Calzaghe/Jones Countdown: Great Ring Triumphs In Moments Of Adversity

By Vivek Wallace, Calzaghe-Lacy photo by Tom Casino -- On Saturday night in the 'Mecca' - New York City's Madison Square Garden - fight fans will get a chance to see the latest chapter in two very storied careers. As individuals, both men are widely celebrated for their offensive prowess and blinding speed among other things, but when analyzing the effort it took to get them to this point in their respective career's, it's easy to note that one other intangible probably had more to do with their success than all others. That intangible is sheer will power - which has allowed them both to find a way to answer challenges that few could overcome. Today, as the clock and the countdown both continue to unwind, we take a look back at some of the major triumph's on the resume of the two men in an effort to see the same heroics that will undoubtedly rear during the fight. As we take this quick trip down memory lane we start this journey across the pond as we first look at the biggest initial test in the career of Joe Calzaghe.....


To this day, this is the fight that Joe Calzaghe still refers to as the toughest one of his career. Leading up to the fight, Joe Calzaghe had originally been scheduled to face WBO Champion Steve Collins, but in a huge surprise, Collins decided to retire rather than follow through with the fight against the young and dangerous Calzaghe, leaving Calzaghe with a date set and no opponent. Never one to shy away from a challenge and despite the fact that he had recently come off the first two losses of his own career - (both to Collins) - Eubanks decided to step in as Calzaghe's opponent. Eubanks had been in camp preparing to fight as a light heavyweight, but was perfectly fine with the task of dropping the extra pounds to accommodate his 168 pound opponent and having to strategize for him all in a 2 week window. Eubanks entered the ring a dangerous 45-2-2, while Calzaghe was 22-0 with 21KO's, with none of his victories taking longer than 8 rounds to accomplish. Many viewed Calzaghe as the future of the division, but widely untested, and felt the ruggedness and awkwardness of Eubanks would ruin his perfection. From the first bell, Calzaghe showed everyone in attendance and viewing from that there would be no denying him. Calzaghe swarmed Eubanks early and even scored a first round knockdown which was a feat that few thought could possibly happen. Calzaghe would later find out why Eubanks had been so successful in the past as the salty veteran made the fight a tough outing, but in the end, Calzaghe would not only answer the call by registering two official knockdowns of Eubanks, but also go on to win a unanimous decision in a startling fashion. This victory started the championship tenure streak that to this day remains unbroken and it was all a testament to the will of a fighter who stated immediately following the fight that "he hopes to never go through that type of pain again because his body just wasn't used to it".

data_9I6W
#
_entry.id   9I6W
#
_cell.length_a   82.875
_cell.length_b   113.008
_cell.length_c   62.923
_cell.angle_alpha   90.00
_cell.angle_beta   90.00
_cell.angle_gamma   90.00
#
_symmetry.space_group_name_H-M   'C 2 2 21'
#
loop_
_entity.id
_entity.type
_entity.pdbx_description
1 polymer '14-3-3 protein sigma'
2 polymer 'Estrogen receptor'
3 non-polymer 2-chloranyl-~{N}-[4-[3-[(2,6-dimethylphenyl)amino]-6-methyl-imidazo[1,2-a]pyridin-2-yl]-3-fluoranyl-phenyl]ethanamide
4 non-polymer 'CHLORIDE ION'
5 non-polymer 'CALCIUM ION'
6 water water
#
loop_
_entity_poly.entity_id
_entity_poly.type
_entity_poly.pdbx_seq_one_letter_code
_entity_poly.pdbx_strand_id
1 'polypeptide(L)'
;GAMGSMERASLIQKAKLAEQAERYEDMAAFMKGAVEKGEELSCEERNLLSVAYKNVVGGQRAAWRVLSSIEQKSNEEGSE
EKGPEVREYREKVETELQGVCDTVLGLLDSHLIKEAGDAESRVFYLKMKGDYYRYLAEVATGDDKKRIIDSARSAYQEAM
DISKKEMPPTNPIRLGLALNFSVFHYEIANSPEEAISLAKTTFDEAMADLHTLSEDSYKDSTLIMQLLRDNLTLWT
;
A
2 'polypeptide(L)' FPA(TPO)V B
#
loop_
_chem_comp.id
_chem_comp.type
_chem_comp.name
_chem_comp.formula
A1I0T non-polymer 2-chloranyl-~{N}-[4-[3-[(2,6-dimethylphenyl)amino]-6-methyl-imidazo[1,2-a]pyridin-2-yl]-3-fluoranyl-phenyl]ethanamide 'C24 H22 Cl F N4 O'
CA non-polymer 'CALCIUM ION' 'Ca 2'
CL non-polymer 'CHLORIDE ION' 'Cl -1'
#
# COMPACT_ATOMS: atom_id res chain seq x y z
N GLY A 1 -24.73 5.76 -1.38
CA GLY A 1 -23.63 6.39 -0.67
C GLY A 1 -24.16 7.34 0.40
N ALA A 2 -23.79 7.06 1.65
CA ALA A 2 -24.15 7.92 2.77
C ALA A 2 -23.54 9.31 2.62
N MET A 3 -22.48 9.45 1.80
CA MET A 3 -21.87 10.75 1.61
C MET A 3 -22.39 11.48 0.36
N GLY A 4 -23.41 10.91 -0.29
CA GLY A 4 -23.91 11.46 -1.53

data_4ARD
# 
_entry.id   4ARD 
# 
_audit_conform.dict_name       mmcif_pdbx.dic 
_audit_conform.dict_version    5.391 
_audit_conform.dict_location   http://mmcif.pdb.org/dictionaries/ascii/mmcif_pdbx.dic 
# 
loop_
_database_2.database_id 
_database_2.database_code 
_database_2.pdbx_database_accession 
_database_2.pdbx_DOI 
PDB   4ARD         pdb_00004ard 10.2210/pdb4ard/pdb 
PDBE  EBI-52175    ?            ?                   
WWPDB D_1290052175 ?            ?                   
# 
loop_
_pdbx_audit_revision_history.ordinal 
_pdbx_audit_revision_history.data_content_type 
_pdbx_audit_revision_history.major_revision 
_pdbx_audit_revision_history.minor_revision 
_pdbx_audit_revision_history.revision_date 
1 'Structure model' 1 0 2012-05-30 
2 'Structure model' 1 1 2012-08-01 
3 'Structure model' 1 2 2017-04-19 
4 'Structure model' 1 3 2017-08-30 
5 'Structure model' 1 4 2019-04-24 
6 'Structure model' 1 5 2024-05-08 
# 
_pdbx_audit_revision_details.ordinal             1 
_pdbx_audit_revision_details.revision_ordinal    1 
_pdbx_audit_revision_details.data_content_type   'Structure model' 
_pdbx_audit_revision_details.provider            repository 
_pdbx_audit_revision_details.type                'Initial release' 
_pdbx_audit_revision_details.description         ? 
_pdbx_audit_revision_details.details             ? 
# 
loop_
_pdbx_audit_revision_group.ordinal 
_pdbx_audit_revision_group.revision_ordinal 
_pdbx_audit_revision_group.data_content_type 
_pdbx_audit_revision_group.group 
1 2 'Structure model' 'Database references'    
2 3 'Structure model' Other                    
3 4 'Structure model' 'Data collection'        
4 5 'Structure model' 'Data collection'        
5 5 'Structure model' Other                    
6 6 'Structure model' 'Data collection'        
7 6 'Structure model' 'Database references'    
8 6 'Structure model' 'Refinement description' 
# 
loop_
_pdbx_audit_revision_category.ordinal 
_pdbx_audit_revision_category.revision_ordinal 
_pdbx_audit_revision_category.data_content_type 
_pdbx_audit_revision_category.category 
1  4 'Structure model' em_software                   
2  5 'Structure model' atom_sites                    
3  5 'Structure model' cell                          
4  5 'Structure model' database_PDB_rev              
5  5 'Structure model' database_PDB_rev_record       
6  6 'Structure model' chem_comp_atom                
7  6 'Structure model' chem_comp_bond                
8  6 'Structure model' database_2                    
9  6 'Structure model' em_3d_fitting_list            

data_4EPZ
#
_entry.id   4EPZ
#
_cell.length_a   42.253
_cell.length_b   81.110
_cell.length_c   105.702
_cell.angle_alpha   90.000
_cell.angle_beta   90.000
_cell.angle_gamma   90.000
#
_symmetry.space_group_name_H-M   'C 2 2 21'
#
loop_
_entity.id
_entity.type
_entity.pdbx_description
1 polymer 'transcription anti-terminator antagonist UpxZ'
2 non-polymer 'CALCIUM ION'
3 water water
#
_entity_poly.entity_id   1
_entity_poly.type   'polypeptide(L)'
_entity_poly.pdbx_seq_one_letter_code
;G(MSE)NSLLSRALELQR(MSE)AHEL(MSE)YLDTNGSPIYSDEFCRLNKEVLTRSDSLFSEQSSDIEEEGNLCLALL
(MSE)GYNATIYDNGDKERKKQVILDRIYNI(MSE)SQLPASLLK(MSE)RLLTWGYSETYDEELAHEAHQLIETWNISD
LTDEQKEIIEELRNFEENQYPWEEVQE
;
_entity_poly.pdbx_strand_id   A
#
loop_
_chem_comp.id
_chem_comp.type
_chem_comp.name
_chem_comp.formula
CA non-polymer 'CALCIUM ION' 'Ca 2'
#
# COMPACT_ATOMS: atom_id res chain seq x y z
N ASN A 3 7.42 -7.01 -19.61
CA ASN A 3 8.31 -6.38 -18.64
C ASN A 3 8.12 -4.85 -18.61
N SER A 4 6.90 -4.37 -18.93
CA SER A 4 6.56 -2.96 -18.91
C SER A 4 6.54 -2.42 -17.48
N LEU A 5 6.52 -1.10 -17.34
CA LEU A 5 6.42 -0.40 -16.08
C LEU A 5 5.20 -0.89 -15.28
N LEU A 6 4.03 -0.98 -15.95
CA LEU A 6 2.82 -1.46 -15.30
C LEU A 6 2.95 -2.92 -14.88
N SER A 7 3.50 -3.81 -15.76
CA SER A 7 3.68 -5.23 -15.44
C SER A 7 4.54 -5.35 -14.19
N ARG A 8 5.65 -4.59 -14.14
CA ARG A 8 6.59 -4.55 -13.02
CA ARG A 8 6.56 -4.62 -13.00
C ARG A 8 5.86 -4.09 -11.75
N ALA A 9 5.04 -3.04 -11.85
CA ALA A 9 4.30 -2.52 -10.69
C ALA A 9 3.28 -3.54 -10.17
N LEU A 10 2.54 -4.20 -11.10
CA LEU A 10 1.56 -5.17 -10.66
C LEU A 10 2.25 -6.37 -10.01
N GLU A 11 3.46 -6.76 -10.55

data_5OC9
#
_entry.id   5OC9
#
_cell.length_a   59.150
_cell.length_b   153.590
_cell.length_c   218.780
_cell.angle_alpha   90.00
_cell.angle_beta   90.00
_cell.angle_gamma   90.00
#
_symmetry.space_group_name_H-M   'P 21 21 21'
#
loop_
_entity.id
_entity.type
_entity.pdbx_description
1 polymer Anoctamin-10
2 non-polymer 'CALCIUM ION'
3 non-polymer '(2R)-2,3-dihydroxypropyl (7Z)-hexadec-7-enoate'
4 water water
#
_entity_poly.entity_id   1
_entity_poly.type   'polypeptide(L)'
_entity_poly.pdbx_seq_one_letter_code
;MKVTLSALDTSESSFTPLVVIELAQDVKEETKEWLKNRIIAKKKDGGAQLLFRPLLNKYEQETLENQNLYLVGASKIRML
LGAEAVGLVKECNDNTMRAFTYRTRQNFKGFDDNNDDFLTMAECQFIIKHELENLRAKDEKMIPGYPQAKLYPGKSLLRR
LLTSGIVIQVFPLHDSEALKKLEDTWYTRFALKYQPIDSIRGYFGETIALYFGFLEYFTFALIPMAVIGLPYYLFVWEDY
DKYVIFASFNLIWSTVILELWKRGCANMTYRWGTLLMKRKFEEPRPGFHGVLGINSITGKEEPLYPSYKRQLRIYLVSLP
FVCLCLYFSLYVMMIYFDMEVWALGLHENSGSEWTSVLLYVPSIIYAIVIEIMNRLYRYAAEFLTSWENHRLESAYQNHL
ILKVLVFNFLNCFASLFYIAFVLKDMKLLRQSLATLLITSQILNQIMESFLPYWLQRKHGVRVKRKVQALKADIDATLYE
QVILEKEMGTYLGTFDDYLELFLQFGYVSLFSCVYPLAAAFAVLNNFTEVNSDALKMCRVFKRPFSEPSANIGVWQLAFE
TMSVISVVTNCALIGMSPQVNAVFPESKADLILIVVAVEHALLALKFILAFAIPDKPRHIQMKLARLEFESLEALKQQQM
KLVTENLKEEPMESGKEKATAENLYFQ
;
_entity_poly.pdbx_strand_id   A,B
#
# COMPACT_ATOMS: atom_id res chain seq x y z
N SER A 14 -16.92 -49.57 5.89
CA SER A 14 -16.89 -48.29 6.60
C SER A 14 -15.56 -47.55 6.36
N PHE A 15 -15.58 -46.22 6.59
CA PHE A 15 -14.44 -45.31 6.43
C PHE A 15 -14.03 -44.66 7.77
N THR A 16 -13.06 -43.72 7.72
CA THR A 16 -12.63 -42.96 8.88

The tale of this fight was very similar in the sense that Calzaghe entered the fight as a man considered somewhat untested. Only this time it wasn't his supporters that wondered whether or not he would live up to expectations, but rather the American crowd who still had known relatively little about him, and often questioned whether or not he was as good as advertised. His opponent, Jeff Lacy, was considered by many to be a smaller rendition of Mike Tyson, waiting for that one career defining moment that had now arrived. With so much at stake, shortly after 2am local time - (to accommodate a U.S. viewing audience) - Calzaghe and Lacy entered the ring and once again a career defining moment was at hand. Most fight fans outside of the U.K. thought that Lacy's power and brute strength would allow him to startle and eventually knock out the man they viewed as 'slap-happy', but in another compelling case made for himself, Calzaghe set out to prove the exact opposite.....and that he did! From the very beginning to the bitter end, Calzaghe dominated the fight, even knocking Lacy down for the first time in his career in the 12th round. It was a total landslide on the cards, and a total embarrassment for Lacy who managed to win a round as a result of a deducted point where Calzaghe punched during a break. This would mark another dominating performance from Calzaghe on a night when the odds and the fans who help create them felt there was little he could do to change his perceived fate. Overall, this was only two examples in a long sequence of events where Calzaghe proved his mettle to any and everyone who dared to watch. His never-say-die attitude has carried him to the top of the sport, but how long he stays there could very well come down to the man he's scheduled to face next. For a glimpse into that mans own will and determination, we now turn the page......